“But these are written so that you may believe that Jesus is the Christ, the Son of God, and that by believing you may have life in his name.” (John 20:31 ESV)

The Apostle John wrote his Gospel with two goals in mind. First, he wrote it to make a declaration about who Jesus is. Second, he wrote it for you, that you might believe in the name of Jesus. All four Gospels were written with the same hopes for the reader. Since this is the case, then why are so many sermons and Bible studies from the Gospels devoid of any mention of these two goals? Why do they instead focus on moralistic advice, or felt-needs, or purpose driven practicals.

In Matthew 10, we see a story about Jesus healing a woman who had been bleeding for twelve years. She thought that if she could only touch the fringe of Jesus’ garment, then she would be healed. What is the main point of this story? Is it about learning what it means to take risks for God? It seems silly to me as I am writing, but I have heard this passage preached in this manner. Instead of focusing on how amazing our Lord is, and that faith in Him is what can heal us all, the attention is turned towards the self, and how God will use us if we are willing to take risks. It turns a story about the greatness of God into a story about our own potential for greatness.

This narcissistic hermeneutic of reading ourself into the Gospel texts has become the norm in many Christian circles today. The world of Southeast Asian missions is no exception. Many poorly thought out, yet popular Christian books have been translated into Asian languages. For too many national pastors, these kinds of media become some of their primary resources for preparing sermons and Bible study materials.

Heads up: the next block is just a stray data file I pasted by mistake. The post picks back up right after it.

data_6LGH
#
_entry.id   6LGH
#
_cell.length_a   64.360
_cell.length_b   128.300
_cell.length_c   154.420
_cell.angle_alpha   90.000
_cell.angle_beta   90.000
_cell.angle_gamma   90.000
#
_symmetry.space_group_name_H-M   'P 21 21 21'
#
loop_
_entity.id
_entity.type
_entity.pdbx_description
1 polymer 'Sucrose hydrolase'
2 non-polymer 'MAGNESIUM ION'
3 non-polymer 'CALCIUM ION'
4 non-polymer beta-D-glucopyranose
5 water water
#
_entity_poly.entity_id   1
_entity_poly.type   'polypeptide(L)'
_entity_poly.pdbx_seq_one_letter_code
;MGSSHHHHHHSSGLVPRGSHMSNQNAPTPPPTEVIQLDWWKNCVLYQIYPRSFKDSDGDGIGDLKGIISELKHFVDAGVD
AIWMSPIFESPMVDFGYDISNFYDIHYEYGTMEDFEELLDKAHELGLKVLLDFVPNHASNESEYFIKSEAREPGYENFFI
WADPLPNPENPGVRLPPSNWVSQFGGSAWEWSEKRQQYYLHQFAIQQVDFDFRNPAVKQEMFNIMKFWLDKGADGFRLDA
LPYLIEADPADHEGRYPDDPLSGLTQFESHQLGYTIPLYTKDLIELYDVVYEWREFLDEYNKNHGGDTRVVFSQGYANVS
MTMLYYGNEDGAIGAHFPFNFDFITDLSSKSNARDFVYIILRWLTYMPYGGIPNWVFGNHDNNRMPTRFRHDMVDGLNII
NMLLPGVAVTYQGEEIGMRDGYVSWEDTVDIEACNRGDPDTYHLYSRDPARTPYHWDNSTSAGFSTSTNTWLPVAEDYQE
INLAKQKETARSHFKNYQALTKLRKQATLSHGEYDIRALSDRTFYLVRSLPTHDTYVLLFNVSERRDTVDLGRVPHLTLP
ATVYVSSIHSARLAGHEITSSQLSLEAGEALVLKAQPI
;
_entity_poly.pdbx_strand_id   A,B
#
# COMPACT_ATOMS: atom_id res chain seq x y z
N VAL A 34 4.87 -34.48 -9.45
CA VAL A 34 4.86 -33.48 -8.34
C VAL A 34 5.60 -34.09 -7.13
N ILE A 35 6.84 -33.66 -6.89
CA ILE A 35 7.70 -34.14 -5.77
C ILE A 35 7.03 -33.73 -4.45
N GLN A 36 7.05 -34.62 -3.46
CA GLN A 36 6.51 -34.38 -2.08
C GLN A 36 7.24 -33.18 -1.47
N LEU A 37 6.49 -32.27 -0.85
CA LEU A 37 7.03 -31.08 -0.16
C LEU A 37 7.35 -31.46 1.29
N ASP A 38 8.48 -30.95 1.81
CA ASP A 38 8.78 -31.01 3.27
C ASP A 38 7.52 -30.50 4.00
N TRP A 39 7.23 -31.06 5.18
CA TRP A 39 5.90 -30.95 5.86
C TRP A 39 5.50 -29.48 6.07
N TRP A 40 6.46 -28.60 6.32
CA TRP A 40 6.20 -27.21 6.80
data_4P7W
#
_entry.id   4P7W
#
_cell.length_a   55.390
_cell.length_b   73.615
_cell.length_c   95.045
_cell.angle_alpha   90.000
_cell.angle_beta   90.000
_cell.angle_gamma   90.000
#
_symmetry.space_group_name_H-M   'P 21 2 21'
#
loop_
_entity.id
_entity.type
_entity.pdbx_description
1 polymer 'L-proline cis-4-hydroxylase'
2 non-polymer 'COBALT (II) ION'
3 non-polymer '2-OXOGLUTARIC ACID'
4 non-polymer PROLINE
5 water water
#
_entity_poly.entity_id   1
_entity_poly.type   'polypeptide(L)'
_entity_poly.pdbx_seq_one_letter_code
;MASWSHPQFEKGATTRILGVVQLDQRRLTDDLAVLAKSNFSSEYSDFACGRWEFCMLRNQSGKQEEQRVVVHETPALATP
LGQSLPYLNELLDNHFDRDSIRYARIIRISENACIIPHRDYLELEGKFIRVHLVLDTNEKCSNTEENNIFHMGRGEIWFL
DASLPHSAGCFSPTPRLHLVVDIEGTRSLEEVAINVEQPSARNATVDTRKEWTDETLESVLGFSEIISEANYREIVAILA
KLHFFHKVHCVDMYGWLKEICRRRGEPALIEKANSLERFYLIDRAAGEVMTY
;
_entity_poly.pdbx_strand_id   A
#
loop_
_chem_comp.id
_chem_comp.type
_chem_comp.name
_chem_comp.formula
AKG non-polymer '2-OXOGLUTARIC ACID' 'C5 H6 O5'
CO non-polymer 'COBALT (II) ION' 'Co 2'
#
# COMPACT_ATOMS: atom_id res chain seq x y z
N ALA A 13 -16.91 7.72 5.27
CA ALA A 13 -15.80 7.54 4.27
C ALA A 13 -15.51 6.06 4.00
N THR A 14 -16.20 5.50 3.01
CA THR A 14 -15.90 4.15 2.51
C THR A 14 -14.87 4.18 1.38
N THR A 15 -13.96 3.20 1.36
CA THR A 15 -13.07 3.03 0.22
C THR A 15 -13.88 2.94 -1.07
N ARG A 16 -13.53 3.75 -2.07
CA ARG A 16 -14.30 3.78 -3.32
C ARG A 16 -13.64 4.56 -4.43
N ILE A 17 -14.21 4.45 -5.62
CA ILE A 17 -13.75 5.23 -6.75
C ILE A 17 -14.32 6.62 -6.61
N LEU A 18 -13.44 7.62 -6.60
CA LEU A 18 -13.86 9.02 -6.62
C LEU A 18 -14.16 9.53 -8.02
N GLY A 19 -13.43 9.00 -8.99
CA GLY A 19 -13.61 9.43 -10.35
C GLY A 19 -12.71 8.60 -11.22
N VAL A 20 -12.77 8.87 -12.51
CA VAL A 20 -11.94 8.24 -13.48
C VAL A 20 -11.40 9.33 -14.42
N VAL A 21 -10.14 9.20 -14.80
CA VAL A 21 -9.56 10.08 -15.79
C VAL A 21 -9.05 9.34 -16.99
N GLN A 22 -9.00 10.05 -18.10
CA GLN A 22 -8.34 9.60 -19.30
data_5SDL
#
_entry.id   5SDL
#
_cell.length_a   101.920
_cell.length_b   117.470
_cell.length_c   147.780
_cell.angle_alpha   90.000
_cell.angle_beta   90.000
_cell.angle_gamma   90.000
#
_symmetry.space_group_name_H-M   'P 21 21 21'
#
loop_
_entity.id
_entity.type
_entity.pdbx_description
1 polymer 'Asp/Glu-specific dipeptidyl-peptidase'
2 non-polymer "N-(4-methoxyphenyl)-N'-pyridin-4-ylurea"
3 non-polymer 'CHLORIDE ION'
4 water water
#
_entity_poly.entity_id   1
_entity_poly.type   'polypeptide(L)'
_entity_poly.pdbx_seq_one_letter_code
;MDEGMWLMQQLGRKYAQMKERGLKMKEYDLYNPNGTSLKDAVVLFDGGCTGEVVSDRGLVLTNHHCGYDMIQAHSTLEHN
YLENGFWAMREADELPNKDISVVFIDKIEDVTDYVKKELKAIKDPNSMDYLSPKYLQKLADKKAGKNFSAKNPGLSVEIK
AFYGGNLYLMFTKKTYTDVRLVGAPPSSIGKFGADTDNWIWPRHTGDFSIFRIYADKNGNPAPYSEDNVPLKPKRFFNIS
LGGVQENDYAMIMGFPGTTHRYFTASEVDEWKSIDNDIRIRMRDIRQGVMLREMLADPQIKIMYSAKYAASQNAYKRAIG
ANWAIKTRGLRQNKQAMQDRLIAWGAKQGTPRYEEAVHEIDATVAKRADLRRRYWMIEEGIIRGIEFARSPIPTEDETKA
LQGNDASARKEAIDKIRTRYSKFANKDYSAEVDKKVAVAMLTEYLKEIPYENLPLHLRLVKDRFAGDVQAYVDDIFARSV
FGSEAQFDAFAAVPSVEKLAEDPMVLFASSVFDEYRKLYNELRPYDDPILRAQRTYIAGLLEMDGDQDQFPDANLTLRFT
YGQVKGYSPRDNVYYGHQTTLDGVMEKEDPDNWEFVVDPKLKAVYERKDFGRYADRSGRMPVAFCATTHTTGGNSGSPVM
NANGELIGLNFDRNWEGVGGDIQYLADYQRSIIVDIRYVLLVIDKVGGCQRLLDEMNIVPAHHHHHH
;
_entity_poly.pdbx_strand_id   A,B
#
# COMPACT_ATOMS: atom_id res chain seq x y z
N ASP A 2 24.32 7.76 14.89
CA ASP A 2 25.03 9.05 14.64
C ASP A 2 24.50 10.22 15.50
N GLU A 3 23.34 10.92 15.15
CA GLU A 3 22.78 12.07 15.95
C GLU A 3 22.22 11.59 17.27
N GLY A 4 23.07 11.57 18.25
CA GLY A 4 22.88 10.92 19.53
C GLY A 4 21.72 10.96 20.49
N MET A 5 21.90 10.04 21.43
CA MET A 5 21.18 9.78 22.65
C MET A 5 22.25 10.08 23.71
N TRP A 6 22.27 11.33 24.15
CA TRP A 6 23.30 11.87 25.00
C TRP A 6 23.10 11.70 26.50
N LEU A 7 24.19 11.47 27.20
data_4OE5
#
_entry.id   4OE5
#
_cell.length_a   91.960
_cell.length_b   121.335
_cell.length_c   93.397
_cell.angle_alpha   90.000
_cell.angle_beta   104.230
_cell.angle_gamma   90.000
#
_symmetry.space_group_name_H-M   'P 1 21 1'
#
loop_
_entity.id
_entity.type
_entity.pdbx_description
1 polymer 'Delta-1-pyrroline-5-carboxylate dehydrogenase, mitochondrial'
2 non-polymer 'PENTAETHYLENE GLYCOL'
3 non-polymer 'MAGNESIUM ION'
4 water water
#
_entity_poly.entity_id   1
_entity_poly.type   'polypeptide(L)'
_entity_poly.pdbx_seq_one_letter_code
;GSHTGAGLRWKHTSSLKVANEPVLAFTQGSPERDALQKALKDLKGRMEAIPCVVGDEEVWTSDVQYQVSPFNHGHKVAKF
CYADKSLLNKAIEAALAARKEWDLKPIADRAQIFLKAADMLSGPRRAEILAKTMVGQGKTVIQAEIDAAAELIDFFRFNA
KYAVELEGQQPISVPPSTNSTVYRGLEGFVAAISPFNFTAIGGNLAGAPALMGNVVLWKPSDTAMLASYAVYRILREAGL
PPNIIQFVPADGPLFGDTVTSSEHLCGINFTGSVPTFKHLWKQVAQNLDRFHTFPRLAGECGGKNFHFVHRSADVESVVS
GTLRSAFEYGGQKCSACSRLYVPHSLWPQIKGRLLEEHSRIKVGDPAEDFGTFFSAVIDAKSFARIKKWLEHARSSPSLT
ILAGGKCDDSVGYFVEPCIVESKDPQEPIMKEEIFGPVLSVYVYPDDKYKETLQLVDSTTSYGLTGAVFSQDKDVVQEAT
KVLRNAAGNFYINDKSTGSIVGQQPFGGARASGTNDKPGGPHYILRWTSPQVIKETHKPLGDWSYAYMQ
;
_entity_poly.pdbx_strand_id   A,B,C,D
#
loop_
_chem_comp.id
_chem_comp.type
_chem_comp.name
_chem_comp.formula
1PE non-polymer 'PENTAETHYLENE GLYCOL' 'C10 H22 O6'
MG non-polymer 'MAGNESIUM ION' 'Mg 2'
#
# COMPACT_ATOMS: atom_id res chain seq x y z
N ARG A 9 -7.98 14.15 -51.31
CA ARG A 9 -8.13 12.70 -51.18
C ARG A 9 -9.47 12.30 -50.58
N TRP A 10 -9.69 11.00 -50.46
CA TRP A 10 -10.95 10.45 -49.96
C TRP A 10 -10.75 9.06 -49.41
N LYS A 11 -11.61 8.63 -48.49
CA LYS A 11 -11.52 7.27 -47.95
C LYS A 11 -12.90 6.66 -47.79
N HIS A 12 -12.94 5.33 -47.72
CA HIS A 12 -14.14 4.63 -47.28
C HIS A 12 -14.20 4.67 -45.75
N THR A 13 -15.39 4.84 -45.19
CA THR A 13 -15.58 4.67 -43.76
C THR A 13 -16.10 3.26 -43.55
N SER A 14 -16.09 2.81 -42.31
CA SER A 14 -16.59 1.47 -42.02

Many missionaries have been trained to read themselves into the Bible as well. This type of man-centered hermeneutic gets passed on to the people they minister to. As a result, the four books of the Bible that most explicitly speak about the identity and mission of Jesus are drained of their life-giving power. Instead the Gospels are used to fire off moralistic imperatives that send spiritual shrapnel into the souls of men and women.

For the plenary session entitled “Proclaiming Christ from the Gospels”, we will explore this issue deeper and look particularly at the passage in Luke 10:25-37, where Jesus shares the story of the good Samaritan. We will see how this teaching directly impacts our sinful hearts and points us to a Savior. We will clear out the pieces of shrapnel from our souls and begin to build on the only foundation that can stand: the Rock, Jesus Christ.

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Moralistic Shrapnel and the Importance of Proclaiming Christ from the Gospels
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